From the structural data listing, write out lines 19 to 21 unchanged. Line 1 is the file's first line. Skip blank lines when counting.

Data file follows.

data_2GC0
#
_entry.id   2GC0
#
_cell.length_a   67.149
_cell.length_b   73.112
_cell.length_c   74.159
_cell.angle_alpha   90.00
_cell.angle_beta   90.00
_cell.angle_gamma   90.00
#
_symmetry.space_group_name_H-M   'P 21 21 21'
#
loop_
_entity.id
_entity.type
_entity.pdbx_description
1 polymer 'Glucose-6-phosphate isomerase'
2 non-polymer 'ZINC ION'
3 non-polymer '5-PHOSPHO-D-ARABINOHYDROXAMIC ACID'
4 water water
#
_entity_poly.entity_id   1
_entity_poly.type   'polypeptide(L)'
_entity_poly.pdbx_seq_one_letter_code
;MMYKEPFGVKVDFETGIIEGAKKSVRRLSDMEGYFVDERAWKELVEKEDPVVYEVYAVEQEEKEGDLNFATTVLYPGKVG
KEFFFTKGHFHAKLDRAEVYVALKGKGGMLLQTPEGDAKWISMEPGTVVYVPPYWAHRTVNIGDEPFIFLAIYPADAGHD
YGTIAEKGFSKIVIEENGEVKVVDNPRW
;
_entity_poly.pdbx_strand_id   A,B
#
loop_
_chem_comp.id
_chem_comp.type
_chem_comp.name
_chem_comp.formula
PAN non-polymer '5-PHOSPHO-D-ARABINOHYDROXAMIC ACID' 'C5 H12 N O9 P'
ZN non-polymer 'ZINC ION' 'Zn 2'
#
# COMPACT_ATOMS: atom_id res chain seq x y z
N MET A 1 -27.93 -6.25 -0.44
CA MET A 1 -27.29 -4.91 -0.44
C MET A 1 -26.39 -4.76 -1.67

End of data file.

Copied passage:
2 non-polymer 'ZINC ION'
3 non-polymer '5-PHOSPHO-D-ARABINOHYDROXAMIC ACID'
4 water water